Entitlement Reform Remains in Limbo as Democrats Stall on Proposing Federal Budget

Published May 31, 2016

Although Democrats have assailed the federal budget proposed by Republicans, which the House of Representatives voted for earlier this year, they have yet to propose a similar measure of their own.

The budget put forth by House Budget Chairman Paul Ryan (R-WI) and the hypothetical proposal by Sen. Kent Conrad (D-SD) are impossible to compare. Ryan’s budget is a detailed document with specific means for controlling health care spending, whereas the Conrad budget has yet to be released.

Conrad has struggled to put together a budget bill in the wake of the breakup of the Senate’s “Gang of Six,” a bipartisan group of senators, after Sen. Tom Coburn (R-OK) left the group, according to Cato Institute budget analyst Tad DeHaven.

“The press is reporting that Conrad intends to release a budget that calls for $2 trillion in tax increases and $2 trillion in spending cuts. To my knowledge, he has not officially released his budget, so there are no details,” DeHaven said.


No Clear Path

Robert Moffit, a Heritage Foundation senior fellow in domestic and economic policy studies, thinks the Conrad proposals are unlikely to present a realistic alternative approach to entitlement reform.

“It is hard to say what Conrad is doing,” said Moffit. “It is pretty thin on details. We know what Ryan would do. Conrad is talking about making specified cuts that he said would be smaller than in the House budget, but I have not seen any real policy.”

Moffit notes cuts and changes in government health care spending are already slated to take place.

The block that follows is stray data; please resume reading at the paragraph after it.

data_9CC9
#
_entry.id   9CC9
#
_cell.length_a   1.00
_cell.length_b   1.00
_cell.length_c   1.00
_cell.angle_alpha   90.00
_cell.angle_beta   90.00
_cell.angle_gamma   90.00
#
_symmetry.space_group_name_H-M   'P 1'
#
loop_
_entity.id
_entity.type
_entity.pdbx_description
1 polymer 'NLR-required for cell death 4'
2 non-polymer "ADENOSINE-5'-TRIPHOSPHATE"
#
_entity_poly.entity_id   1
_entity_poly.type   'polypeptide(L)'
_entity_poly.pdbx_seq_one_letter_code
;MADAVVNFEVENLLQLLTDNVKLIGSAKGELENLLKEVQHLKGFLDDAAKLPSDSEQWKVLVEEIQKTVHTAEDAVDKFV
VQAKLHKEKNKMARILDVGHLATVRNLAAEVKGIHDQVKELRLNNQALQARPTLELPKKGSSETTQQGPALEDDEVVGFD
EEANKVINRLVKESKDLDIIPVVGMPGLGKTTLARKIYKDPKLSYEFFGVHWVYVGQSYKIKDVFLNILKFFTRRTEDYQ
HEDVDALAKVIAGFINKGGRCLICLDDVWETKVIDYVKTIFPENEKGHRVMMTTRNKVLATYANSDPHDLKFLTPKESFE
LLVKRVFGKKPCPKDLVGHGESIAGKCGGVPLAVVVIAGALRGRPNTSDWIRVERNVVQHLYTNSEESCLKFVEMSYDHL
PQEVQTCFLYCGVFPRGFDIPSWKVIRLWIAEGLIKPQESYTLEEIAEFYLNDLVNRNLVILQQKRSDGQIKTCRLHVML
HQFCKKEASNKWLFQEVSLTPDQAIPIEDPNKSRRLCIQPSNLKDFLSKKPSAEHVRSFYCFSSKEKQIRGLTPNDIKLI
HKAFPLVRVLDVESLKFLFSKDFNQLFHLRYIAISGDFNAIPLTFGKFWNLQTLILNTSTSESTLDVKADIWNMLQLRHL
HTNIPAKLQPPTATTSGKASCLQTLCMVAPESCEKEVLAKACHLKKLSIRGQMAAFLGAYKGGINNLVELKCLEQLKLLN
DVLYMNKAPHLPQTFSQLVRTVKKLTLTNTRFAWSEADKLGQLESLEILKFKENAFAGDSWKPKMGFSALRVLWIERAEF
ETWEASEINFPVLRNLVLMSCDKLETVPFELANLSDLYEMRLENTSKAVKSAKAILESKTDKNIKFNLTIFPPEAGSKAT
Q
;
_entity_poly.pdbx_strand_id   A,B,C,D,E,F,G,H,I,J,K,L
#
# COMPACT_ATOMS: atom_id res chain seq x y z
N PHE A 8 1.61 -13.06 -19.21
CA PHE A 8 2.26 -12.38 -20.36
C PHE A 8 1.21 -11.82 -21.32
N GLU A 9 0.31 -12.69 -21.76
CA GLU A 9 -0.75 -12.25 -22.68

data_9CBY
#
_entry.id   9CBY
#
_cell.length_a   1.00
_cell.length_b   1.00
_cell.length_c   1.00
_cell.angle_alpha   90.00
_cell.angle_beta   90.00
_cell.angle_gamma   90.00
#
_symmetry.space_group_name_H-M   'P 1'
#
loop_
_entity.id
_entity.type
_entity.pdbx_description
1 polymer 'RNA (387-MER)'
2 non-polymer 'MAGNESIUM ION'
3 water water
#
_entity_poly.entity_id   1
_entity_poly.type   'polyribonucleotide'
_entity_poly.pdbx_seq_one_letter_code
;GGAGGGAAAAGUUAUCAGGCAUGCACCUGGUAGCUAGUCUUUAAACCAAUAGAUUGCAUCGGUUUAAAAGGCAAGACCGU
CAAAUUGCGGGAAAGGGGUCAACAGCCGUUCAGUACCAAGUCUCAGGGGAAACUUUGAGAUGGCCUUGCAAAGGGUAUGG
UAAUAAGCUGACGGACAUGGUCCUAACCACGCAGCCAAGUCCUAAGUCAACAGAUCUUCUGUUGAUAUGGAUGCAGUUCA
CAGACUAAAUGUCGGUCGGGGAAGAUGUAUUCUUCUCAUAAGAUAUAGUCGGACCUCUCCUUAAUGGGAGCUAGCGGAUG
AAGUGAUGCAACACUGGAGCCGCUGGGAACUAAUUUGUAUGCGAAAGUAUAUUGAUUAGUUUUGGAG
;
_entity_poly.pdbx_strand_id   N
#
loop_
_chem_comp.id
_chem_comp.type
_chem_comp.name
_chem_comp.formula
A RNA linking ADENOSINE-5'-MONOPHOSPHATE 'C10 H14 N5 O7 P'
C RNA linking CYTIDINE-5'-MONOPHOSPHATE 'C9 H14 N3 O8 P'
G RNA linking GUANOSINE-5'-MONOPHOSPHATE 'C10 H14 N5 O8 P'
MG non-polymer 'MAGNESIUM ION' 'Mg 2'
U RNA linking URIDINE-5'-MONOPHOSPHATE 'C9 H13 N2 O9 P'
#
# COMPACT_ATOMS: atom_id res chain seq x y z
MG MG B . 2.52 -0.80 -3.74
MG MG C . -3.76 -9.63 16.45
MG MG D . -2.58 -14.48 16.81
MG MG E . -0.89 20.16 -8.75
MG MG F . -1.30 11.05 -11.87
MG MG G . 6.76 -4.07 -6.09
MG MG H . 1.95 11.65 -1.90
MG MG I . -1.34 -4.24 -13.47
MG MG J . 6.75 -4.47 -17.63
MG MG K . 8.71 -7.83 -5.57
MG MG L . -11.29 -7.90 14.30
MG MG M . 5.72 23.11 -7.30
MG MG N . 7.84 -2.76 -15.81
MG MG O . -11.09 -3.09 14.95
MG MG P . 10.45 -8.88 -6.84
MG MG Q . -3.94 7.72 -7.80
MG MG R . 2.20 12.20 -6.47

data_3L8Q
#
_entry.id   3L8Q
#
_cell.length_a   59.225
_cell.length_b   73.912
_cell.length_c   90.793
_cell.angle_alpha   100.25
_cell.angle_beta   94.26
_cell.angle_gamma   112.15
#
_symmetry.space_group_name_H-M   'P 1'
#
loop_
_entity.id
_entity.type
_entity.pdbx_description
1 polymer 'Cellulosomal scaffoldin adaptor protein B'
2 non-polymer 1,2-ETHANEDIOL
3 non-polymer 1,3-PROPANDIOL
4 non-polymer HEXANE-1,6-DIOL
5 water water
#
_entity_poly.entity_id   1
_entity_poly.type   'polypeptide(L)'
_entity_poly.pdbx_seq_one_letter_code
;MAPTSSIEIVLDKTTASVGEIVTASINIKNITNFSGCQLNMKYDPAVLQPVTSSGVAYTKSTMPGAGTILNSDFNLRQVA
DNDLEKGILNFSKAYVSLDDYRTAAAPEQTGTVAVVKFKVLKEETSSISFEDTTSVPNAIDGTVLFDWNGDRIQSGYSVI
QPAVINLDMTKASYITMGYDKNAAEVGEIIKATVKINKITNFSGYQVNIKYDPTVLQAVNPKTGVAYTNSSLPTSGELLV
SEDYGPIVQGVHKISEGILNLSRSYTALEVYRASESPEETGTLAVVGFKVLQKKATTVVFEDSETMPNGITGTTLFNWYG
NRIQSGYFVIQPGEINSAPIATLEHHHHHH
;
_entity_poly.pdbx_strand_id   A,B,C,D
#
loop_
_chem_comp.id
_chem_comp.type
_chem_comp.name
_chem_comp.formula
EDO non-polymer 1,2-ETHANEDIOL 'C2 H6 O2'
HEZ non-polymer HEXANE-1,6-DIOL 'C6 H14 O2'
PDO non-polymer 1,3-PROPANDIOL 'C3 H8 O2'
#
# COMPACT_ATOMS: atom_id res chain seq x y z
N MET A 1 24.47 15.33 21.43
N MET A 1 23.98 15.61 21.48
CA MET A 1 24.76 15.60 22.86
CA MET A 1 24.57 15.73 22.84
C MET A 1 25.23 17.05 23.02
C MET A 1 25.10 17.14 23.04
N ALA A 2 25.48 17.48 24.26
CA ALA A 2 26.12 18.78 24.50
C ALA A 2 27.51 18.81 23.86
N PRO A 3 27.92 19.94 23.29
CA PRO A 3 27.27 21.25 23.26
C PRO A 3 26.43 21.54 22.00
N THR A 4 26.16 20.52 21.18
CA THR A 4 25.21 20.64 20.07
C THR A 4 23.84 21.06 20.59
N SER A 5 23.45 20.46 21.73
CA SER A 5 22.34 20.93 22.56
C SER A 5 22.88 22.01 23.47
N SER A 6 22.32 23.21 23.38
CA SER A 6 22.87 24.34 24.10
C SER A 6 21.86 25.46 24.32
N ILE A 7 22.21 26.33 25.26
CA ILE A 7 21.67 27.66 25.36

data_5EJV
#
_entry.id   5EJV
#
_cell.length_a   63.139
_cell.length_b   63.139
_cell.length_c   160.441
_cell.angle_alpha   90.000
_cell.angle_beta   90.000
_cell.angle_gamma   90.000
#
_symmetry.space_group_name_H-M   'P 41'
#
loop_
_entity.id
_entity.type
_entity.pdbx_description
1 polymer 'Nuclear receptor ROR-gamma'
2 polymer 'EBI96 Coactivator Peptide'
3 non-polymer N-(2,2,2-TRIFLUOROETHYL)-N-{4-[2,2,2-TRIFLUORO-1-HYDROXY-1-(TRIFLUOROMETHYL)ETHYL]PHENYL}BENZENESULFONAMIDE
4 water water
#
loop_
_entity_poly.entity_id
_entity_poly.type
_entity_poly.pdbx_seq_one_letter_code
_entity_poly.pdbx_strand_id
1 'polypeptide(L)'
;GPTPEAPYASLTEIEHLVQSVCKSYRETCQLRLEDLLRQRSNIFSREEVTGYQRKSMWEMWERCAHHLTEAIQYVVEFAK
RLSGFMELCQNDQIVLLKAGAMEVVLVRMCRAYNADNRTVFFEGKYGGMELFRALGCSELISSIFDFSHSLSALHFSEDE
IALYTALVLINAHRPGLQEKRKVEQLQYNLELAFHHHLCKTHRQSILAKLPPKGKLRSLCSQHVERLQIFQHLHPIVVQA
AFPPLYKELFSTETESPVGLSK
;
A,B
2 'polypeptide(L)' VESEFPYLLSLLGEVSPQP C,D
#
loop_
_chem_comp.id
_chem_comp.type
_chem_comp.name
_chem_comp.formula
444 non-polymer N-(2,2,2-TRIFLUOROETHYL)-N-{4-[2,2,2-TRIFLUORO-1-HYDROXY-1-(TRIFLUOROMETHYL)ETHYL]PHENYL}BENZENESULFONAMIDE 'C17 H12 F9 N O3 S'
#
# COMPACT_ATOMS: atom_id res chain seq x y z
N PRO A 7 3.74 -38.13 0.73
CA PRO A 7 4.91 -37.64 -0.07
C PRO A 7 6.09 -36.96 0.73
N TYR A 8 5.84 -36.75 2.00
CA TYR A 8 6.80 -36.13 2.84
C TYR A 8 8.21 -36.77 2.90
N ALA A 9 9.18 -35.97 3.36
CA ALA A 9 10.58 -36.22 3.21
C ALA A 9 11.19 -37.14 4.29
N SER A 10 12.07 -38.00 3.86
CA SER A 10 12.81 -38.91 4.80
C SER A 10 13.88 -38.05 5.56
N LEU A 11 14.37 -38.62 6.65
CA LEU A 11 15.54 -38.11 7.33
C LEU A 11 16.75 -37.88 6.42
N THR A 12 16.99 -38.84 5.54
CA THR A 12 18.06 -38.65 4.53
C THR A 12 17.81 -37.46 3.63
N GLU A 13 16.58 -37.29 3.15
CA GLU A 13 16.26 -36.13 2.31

“Seniors under every scenario will pay a lot more for Medicare benefits. Under current law they are going to be paying more. Even under Obamacare, those premiums are going to increase,” said Moffit. “And they are going to be paying higher drug costs under changes to Medicare Part D.”


Choice Is Taxes or Cuts

Since Medicare sets the prices the government is willing to pay for medical services and products, it has a strong effect on the market price, Moffit says.

“Generally speaking, Ryan’s plan focuses on cutting spending without raising taxes; thus Ryan’s plan would be preferable given that the government has a spending problem, not a revenue problem,” Moffit said.

Moffit notes the real choice is going to be between more taxes and entitlement cuts, and that most economists believe the nation cannot tax itself out of its current economic downturn or entitlement commitments.

“To date, there is no comprehensive alternative to the Ryan plan that is on the table. Ryan has got a reform plan. His critics don’t. End of story,” Moffit said.

Loren Heal ([email protected]) writes from Neoga, Illinois.